differences between tumor and normal endothelium to induce severe
vascular dysfunction. No drugs have yet cleared the FDA that target
tumor vasculature but clinical trials alone and in conjunction with
chemotherapy or radiation therapy are ongoing. Thalidomide is
known to be a theoretical anti-angiogenic drug and this is partly
why it caused the birth defects it did.
Apoptosis equals programmed cell death. Cells do not live forever
(or else we would all be immortal) and they must die at an
appropriate time to allow for the normal function of the entire
individual. Evasion of apoptosis is an obvious necessity for
continued tumor growth. It is not yet known if this will be a valid
cancer therapy site but researchers continue to be hopeful.
Apoptosis is activated by two pathways, intrinsic (in the
mitochondria or the cells power house), and extrinsic (via receptors
on the outside of the cell). The intrinsic pathway is affected by
conventional therapies but, mutations in the pathway commonly occur,
rendering tumors resistant to conventional therapies. The extrinsic
(receptors) pathway may provide a target for novel therapies that
can circumvent resistance problems. The TNFa (tumor necrosis factor
alpha) receptor family- most specifically the TRAIL receptor family
is receiving the most attention.
Tumors avoid the immune system probably via a variety of
mechanisms- but above all they are recognized as "self" by the body.
They may be functioning abnormally but they are still genetically a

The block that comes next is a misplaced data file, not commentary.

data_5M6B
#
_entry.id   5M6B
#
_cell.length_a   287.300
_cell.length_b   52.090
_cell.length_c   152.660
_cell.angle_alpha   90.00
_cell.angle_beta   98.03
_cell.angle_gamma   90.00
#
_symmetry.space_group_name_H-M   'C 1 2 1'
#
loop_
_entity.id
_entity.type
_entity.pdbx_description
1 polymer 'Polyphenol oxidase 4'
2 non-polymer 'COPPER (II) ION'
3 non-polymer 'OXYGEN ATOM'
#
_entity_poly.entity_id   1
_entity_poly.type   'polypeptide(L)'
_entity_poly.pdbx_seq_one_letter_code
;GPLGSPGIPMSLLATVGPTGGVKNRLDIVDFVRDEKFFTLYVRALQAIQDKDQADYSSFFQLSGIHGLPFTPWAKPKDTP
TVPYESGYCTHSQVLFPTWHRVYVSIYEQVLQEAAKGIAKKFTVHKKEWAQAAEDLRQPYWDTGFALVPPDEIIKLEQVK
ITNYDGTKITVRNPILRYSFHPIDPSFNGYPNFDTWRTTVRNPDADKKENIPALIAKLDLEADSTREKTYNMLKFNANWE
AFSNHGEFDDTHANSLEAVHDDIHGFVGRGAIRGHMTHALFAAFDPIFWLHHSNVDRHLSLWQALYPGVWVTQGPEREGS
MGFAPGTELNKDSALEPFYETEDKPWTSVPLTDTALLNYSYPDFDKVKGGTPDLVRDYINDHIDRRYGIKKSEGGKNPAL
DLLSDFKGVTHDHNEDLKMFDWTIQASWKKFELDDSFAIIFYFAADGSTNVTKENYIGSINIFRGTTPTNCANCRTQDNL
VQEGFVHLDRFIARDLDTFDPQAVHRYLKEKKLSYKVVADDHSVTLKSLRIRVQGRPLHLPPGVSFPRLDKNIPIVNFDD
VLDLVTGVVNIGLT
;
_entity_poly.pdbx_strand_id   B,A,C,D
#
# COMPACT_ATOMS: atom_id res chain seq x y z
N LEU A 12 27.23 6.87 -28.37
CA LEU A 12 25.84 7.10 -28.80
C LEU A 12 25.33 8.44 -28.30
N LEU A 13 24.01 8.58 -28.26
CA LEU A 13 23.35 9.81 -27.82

part of the body. They are not looked at as foreign like a virus,
bacteria, another individuals body part, or things the body tries to
destroy. Immune therapy is an attempt to get the immune system to
recognize a tumor as something it should be trying to destroy. Non-
specific immune modulators include substances such as intact
bacteria, or bacterial cell components, Acemannan ( a
veterinary drug often touted for it’s ability to help in the
treatment of fibrosarcomas) , Vitamins/minerals, IL-2
(interleukin 2), and
IFN-a (interferon alpha).
A variety of chemical agents have effects on the immune system as
well. Levamisole ( a large animal deworming product) ,
COX-2 inhibitors (cyclo-oygenase inhibitors which are drugs
like aspirin, piroxicam, rimadyl, deramaxx etc), and Cimetidine
have all been used as non-specific immune stimulants and the COX-2
inhibitors have been shown to do more than just immune stimulation.
More specific methods of using the immune system include the use
of monoclonal antibodies (a purified form of antibodies which
recognize cancer cells) and cancer vaccines. Monoclonal antibodies
specific for an individuals tumor are not easy to produce so most
research these days uses anti-bodies against a specific target like
VEGF or an RTK (see below). Vaccines are no longer just a chunk of
an individuals tumor injected back in to the individual. Such
vaccines are expensive to produce and often not effective because of
the failure to recognize "self". Tumor vaccines these days are
genetically engineered antigen sources designed to stimulate an
immune response against an established tumor. The antigen source, or
target, these days is often cancer DNA. The best vaccines now seem
to combine a similar gene from a different species (mouse for